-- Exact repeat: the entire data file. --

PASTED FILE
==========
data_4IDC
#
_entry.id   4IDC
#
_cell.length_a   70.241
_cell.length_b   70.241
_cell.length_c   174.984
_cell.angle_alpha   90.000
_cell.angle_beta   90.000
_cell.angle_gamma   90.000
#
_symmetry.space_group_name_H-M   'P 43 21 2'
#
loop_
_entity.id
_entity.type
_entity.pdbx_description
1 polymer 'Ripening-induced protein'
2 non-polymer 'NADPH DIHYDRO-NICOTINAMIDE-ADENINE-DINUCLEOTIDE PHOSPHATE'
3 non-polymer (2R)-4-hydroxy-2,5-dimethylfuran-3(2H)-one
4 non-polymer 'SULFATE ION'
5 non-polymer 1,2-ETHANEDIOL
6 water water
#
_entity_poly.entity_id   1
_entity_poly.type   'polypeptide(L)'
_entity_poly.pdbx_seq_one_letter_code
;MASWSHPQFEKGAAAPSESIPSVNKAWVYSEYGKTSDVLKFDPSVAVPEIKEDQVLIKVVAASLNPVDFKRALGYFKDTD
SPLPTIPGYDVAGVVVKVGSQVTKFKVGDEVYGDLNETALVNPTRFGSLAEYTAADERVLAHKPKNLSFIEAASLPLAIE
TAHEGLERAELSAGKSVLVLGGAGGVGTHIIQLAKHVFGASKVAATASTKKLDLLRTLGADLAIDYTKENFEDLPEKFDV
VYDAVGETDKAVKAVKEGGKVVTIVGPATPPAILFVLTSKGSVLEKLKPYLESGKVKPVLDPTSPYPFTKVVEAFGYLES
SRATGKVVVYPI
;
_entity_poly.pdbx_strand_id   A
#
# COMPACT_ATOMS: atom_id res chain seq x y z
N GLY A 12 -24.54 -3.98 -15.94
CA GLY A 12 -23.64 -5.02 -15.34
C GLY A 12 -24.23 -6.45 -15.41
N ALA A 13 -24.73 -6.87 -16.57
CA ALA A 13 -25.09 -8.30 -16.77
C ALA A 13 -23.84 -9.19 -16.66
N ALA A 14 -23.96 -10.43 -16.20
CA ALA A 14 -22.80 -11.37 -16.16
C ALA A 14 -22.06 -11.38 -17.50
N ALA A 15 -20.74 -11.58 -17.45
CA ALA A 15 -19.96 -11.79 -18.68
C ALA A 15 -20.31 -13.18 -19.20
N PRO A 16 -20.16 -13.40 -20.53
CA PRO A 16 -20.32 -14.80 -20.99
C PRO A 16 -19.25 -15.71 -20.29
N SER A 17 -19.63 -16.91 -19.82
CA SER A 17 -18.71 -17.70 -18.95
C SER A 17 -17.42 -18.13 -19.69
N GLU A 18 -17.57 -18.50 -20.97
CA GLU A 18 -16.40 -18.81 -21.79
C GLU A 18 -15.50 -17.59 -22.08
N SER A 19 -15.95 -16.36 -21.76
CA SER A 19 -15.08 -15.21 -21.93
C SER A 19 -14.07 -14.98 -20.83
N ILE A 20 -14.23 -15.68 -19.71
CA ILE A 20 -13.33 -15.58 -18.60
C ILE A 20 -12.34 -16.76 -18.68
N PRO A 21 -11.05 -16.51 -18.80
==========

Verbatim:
data_4IDC
#
_entry.id   4IDC
#
_cell.length_a   70.241
_cell.length_b   70.241
_cell.length_c   174.984
_cell.angle_alpha   90.000
_cell.angle_beta   90.000
_cell.angle_gamma   90.000
#
_symmetry.space_group_name_H-M   'P 43 21 2'
#
loop_
_entity.id
_entity.type
_entity.pdbx_description
1 polymer 'Ripening-induced protein'
2 non-polymer 'NADPH DIHYDRO-NICOTINAMIDE-ADENINE-DINUCLEOTIDE PHOSPHATE'
3 non-polymer (2R)-4-hydroxy-2,5-dimethylfuran-3(2H)-one
4 non-polymer 'SULFATE ION'
5 non-polymer 1,2-ETHANEDIOL
6 water water
#
_entity_poly.entity_id   1
_entity_poly.type   'polypeptide(L)'
_entity_poly.pdbx_seq_one_letter_code
;MASWSHPQFEKGAAAPSESIPSVNKAWVYSEYGKTSDVLKFDPSVAVPEIKEDQVLIKVVAASLNPVDFKRALGYFKDTD
SPLPTIPGYDVAGVVVKVGSQVTKFKVGDEVYGDLNETALVNPTRFGSLAEYTAADERVLAHKPKNLSFIEAASLPLAIE
TAHEGLERAELSAGKSVLVLGGAGGVGTHIIQLAKHVFGASKVAATASTKKLDLLRTLGADLAIDYTKENFEDLPEKFDV
VYDAVGETDKAVKAVKEGGKVVTIVGPATPPAILFVLTSKGSVLEKLKPYLESGKVKPVLDPTSPYPFTKVVEAFGYLES
SRATGKVVVYPI
;
_entity_poly.pdbx_strand_id   A
#
# COMPACT_ATOMS: atom_id res chain seq x y z
N GLY A 12 -24.54 -3.98 -15.94
CA GLY A 12 -23.64 -5.02 -15.34
C GLY A 12 -24.23 -6.45 -15.41
N ALA A 13 -24.73 -6.87 -16.57
CA ALA A 13 -25.09 -8.30 -16.77
C ALA A 13 -23.84 -9.19 -16.66
N ALA A 14 -23.96 -10.43 -16.20
CA ALA A 14 -22.80 -11.37 -16.16
C ALA A 14 -22.06 -11.38 -17.50
N ALA A 15 -20.74 -11.58 -17.45
CA ALA A 15 -19.96 -11.79 -18.68
C ALA A 15 -20.31 -13.18 -19.20
N PRO A 16 -20.16 -13.40 -20.53
CA PRO A 16 -20.32 -14.80 -20.99
C PRO A 16 -19.25 -15.71 -20.29
N SER A 17 -19.63 -16.91 -19.82
CA SER A 17 -18.71 -17.70 -18.95
C SER A 17 -17.42 -18.13 -19.69
N GLU A 18 -17.57 -18.50 -20.97
CA GLU A 18 -16.40 -18.81 -21.79
C GLU A 18 -15.50 -17.59 -22.08
N SER A 19 -15.95 -16.36 -21.76
CA SER A 19 -15.08 -15.21 -21.93
C SER A 19 -14.07 -14.98 -20.83
N ILE A 20 -14.23 -15.68 -19.71
CA ILE A 20 -13.33 -15.58 -18.60
C ILE A 20 -12.34 -16.76 -18.68
N PRO A 21 -11.05 -16.51 -18.80